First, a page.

Iowa Dealers—Check Your Plates!

An Iowa Supreme Court May 2, 2014 decision may affect Iowa Automotive dealers and their customers. Many dealerships promote their business through the use of plate frames. The Iowa Supreme Court has put a small hiccup in the use of plate frames for dealerships and all Iowans.

Under Iowa Code 321.37(3), “It is unlawful for the owner of a vehicle to place any frame around or over the registration plate which does not permit full view of all numerals and letters printed on the registration plate.” The Court determined that “all numerals and letters” includes the county information on the bottom of Iowa plates. Based on that decision, police can stop a vehicle and issue citations for any license plate in which numerals or letters are covered or partially covered. This decision may give police “probable cause” to stop a vehicle without evidence of other violations.

Arenson Law Group, PC, urges dealerships to look at your advertising plate frames. Don’t be the reason that your customer gets stopped. The dissenting Iowa Supreme Court Justice, Justice Appel, warned: “For the thousands of Iowans who have a frame that promotes a sports team, or an auto dealer, or have a nice (or not so nice) slogan, beware!”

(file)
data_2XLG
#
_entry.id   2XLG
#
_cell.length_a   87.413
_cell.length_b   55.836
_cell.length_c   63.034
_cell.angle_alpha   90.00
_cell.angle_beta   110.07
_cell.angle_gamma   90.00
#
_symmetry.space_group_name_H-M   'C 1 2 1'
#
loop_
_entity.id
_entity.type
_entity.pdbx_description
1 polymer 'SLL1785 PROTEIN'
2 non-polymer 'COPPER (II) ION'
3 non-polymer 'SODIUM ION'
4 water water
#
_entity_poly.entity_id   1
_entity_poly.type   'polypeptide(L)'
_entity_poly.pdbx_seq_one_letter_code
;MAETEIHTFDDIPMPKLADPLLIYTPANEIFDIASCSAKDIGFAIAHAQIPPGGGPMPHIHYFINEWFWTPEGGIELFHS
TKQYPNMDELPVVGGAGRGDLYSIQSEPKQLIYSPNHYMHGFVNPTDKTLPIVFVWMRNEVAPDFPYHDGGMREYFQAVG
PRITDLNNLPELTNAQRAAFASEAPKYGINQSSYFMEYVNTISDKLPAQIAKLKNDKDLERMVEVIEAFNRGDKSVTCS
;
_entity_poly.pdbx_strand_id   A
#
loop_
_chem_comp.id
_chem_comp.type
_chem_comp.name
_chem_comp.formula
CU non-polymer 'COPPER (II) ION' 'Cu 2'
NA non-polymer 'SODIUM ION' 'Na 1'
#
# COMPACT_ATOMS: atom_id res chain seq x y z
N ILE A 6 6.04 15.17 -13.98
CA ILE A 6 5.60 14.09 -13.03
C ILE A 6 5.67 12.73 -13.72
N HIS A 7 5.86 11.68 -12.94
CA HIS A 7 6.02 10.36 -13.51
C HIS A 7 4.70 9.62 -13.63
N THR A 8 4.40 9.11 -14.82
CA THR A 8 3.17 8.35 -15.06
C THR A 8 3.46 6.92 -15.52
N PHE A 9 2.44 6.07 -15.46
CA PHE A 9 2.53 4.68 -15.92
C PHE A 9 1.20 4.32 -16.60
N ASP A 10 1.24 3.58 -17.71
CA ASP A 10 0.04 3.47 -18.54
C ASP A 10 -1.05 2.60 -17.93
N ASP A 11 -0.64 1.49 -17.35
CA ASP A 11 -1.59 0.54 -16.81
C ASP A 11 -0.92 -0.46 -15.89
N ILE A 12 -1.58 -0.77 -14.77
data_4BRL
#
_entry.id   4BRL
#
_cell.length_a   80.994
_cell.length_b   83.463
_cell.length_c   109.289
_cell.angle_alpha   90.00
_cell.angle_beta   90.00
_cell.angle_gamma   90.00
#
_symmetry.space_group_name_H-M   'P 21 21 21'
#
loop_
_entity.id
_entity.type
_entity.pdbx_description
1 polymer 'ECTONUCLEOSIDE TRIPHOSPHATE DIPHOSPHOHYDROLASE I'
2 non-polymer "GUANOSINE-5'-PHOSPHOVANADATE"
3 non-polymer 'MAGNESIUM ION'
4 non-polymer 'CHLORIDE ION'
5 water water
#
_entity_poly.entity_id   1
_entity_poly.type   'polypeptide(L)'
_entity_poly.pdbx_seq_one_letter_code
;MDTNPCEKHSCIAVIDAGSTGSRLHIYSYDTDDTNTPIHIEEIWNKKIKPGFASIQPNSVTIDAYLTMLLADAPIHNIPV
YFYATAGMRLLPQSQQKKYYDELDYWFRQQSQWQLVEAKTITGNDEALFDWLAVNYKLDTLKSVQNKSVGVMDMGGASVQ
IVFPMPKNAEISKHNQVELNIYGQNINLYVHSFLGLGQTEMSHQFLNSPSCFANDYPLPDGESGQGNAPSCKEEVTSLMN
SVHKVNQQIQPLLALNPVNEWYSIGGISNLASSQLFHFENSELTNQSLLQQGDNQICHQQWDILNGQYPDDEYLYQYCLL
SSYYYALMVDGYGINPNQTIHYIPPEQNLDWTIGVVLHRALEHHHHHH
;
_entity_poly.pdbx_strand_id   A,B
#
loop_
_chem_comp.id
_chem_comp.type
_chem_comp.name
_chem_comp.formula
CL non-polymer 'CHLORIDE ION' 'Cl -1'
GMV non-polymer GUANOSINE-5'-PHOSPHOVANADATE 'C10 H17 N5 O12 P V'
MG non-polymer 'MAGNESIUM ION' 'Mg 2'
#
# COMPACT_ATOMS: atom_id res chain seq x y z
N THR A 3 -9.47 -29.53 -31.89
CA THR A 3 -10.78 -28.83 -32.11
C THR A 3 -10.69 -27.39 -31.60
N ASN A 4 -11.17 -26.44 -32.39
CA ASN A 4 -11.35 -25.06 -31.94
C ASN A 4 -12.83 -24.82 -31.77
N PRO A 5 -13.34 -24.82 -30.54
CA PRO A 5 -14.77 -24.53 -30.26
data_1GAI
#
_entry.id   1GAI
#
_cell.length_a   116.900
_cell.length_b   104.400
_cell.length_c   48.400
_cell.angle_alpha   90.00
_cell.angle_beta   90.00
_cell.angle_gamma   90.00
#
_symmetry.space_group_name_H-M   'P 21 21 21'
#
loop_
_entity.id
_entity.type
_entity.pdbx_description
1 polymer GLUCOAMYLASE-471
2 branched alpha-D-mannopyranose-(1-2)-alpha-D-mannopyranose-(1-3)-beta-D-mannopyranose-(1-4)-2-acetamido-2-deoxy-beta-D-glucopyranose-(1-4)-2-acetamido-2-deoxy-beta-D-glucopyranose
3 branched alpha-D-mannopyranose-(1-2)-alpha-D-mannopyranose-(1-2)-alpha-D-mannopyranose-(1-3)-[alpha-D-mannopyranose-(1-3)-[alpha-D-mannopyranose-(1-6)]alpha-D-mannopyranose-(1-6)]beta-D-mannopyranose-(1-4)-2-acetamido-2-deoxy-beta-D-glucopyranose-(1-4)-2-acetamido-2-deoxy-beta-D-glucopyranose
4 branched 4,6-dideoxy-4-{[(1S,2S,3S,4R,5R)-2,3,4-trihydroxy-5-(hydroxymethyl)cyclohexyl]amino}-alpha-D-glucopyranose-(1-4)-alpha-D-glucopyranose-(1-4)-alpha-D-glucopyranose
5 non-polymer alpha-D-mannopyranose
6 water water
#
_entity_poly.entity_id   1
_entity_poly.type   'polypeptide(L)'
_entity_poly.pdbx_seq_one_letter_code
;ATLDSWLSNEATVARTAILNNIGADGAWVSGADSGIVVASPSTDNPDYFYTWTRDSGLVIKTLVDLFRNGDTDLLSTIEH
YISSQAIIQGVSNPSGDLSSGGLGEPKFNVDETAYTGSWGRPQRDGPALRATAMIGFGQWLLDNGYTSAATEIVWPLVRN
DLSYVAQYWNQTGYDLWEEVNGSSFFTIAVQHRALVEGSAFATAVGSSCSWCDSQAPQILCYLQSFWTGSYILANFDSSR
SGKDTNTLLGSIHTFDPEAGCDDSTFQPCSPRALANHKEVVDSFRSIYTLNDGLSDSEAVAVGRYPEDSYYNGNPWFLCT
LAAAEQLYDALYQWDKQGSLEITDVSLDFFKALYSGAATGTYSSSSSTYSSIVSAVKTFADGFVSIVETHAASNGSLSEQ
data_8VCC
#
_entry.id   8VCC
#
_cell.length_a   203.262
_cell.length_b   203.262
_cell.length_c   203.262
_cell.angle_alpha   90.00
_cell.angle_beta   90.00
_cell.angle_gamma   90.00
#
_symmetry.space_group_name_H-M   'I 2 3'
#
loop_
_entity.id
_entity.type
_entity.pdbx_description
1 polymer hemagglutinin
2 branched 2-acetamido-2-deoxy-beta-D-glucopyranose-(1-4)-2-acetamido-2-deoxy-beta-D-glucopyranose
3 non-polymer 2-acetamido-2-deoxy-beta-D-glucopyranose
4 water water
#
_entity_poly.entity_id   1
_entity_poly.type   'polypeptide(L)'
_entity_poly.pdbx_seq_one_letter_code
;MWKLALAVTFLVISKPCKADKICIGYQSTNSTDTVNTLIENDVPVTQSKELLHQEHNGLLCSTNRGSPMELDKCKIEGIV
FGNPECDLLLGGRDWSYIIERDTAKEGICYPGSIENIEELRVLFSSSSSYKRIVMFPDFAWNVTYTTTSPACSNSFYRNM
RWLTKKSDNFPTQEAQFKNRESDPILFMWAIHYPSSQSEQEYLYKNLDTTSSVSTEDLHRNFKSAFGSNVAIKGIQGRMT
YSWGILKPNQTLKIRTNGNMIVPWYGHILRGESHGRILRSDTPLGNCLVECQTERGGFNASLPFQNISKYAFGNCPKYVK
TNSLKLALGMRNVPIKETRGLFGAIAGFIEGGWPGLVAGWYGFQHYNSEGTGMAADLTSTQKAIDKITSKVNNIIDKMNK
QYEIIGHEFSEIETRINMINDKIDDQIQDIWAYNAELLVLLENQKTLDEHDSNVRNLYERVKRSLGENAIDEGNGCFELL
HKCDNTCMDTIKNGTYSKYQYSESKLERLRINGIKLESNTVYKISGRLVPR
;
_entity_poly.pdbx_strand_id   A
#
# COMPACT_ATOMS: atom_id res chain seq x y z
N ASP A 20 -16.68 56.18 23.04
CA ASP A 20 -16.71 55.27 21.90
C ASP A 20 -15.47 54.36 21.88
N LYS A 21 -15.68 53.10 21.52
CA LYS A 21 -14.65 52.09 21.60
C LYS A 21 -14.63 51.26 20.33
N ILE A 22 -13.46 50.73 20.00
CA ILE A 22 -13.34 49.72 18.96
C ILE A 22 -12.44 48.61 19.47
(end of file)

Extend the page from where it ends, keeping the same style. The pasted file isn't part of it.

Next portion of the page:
BrakeDown: Federal and Iowa Laws on Dealer Advertising

We recently blogged about “Operation Steer Clear,” where the FTC targeted automobile dealerships for false or misleading advertising. The FTC charged a number of dealers with violations leading to litigation and consent agreements. For more on the federal crackdown, see our blog by clicking here.

Iowa Law Update: More Headaches

Iowa dealers must comply with the Iowa Consumer Fraud Act and the Iowa Consumer Credit Code (ICCC), which incorporates the Truth in Lending Act at the state level. Because these laws are meant to protect consumers, the court, and law enforcement generally, will construe the code liberally so that consumers receive the maximum protections possible under the law.

Iowa consumer protection laws are enforced by the Attorney General and some protection laws fall under the Iowa Criminal Code. Like the FTC, the Attorney General can seek injunctions and a fine of up to $40,000 for each occurrence. Iowa also has special protections for elderly citizens and veterans; there is an additional $5,000 fine provision if the violation is against an older person (defined in the code as over age 65). As of 2009, Iowa also provides a private cause of action for consumers. This means that, in addition to the state action, the consumers with claims may also sue the dealership individually for damages.

Here’s the BrakeDown: What to do, What to do?